September 24, 2022
Leader Charles Schumer
United States Senate
Dear Leader Schumer,
We write to urge you to schedule a vote on S.J. Res 1, the bill to remove the time limit from the Equal Rights Amendment (ERA). As you are aware, the resolution is cosponsored by more than the majority of the United States Senate, including the entire Democratic Caucus and Senators Murkowski and Collins. The House of Representatives voted to pass its companion bill, H.J. Res 17, on March 17, 2021, with bipartisan support. The fate of the ERA now lies in the hands of this Chamber.
With Virginia becoming the 38th state to ratify the ERA on January 27, 2020, all requirements for it to become the 28th Amendment to the U.S. Constitution have been satisfied. However, the Archivist has yet to publish the ERA as part of the Constitution, citing the expiration of the time limit placed in the Amendment’s preamble. This, to us, is an unacceptable way to decide what should be in our supreme governing document.
The Senate has the opportunity to bring the country’s foundational governing document into the 21st century. On January 27, 2022, President Biden called on Congress to pass legislation affirming the ERA’s validity, which was the two-year anniversary of Virginia’s ratification of the ERA, and the date the ERA went into effect. The Department of Justice’s Office of Legal Counsel’s released a memo confirming that Congress can act to remove the time limit as well as any ambiguity around the validity of the Equal Rights Amendment’s status as the 28th Amendment to the Constitution.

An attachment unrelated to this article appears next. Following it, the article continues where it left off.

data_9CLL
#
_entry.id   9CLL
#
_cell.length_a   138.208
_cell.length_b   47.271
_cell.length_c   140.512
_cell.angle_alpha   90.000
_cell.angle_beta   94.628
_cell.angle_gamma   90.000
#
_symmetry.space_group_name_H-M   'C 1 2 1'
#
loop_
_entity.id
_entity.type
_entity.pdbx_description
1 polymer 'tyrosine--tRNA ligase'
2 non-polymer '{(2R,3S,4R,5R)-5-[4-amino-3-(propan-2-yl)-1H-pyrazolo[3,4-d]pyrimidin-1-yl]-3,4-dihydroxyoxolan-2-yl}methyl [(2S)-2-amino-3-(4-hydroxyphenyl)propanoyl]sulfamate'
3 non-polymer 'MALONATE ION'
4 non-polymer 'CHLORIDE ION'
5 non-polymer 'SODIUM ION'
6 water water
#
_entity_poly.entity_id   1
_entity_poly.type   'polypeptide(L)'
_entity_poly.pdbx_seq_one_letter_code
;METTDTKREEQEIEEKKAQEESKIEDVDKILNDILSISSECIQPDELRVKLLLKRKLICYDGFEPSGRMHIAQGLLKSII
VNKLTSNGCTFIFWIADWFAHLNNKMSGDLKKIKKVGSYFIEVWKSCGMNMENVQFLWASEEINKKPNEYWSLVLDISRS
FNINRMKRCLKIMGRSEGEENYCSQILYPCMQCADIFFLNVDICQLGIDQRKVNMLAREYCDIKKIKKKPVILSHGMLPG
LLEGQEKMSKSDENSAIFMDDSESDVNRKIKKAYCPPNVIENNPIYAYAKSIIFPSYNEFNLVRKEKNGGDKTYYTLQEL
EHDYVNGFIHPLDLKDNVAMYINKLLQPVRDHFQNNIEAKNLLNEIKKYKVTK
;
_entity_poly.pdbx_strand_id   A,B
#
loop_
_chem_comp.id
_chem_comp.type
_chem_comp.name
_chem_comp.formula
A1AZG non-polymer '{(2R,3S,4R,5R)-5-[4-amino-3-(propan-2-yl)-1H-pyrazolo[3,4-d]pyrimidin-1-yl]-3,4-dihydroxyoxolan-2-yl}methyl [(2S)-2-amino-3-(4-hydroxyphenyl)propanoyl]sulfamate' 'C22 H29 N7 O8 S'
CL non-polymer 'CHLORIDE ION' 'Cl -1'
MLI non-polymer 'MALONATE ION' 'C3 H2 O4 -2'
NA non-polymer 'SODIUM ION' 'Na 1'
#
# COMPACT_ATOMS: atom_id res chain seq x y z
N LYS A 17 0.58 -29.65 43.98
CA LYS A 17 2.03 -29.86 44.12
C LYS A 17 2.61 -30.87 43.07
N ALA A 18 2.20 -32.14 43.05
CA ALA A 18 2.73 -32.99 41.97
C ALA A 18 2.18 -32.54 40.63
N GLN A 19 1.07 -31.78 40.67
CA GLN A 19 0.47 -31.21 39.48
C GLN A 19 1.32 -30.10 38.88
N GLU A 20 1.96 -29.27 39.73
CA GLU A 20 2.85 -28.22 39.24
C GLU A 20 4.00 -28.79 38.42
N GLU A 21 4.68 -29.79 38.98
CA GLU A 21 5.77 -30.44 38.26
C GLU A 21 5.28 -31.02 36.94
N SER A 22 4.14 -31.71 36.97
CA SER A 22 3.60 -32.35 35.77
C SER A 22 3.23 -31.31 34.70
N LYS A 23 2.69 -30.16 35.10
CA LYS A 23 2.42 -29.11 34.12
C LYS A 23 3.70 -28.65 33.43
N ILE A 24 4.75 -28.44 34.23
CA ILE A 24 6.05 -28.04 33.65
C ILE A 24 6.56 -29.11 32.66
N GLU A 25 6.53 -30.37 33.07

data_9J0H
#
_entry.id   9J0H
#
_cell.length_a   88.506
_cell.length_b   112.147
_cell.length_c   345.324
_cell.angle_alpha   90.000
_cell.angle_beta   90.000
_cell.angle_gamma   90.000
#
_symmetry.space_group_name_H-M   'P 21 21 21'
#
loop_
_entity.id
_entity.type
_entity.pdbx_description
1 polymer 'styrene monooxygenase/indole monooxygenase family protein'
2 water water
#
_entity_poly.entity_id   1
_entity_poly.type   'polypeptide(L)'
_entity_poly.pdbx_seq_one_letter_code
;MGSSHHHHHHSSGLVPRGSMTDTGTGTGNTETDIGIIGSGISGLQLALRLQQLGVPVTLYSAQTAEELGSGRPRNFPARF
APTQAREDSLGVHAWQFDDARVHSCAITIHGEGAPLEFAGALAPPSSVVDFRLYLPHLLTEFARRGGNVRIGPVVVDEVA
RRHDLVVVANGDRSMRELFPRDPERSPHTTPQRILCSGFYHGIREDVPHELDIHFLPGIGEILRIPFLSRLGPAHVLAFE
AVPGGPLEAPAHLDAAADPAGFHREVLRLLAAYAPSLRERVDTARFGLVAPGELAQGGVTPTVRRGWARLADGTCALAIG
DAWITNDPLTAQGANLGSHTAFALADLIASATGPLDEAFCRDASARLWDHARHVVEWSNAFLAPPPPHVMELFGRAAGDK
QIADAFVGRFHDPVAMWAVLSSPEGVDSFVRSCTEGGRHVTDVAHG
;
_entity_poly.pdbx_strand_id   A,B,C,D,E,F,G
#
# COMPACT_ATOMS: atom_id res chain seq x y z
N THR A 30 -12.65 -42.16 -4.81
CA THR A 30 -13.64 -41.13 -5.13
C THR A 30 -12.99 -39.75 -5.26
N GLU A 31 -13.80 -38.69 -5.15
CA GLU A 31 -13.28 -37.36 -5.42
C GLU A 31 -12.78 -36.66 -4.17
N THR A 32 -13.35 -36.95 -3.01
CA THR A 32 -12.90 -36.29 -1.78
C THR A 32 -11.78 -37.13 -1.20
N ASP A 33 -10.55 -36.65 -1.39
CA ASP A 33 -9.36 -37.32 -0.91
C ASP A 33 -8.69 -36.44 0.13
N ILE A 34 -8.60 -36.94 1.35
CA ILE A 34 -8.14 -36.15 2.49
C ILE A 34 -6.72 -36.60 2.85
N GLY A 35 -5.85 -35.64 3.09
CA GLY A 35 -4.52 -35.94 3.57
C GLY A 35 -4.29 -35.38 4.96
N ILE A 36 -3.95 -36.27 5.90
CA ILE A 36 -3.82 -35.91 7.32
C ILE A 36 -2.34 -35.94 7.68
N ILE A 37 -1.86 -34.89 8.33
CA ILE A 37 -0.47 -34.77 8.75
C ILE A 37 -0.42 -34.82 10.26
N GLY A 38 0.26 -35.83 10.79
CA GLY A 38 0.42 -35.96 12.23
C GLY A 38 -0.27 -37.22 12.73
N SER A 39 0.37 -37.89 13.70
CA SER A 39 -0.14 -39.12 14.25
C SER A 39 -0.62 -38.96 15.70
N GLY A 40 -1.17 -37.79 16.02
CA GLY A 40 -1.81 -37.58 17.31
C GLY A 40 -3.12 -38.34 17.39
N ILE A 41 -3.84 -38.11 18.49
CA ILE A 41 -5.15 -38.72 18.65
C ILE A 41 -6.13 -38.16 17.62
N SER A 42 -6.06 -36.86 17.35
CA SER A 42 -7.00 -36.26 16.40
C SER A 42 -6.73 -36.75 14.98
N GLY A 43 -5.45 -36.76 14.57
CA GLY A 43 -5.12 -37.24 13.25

The simple principle of constitutional equality on the basis of sex is overwhelmingly popular with the American public. A poll conducted by Pew Research Center in the spring of 2020 found 78% support for the ERA being added to the Constitution. A separate poll by the Associated Press-NORC Center for Public Affairs Research in January of 2020 similarly found that three quarters of Americans support the ERA and, importantly, that 90% of Democrats and 60% of Republicans were in favor.
In addition to being popular, decisions made by the Supreme Court this term underscore the ERA’s modern relevance and potential significance. The ERA would serve as a new tool – for Congress, for federal agencies, and in the courts – to advance equality in the fields of workforce and pay, pregnancy discrimination, sexual harassment and violence, reproductive rights, and protections for LGBTQ+ individuals.
Recognition of the ERA as the 28th Amendment to the Constitution will confirm the rightful place of sex equality in all aspects of life and is fundamental to achieving equality in America. It has been nearly 100 years since this fight began to enshrine, into the Constitution, that equality of rights cannot be denied or abridged on account of sex. We urge the Senate to bring SJ Res 1/HJ Res 17 to the Senate floor for a vote and move our democracy forward.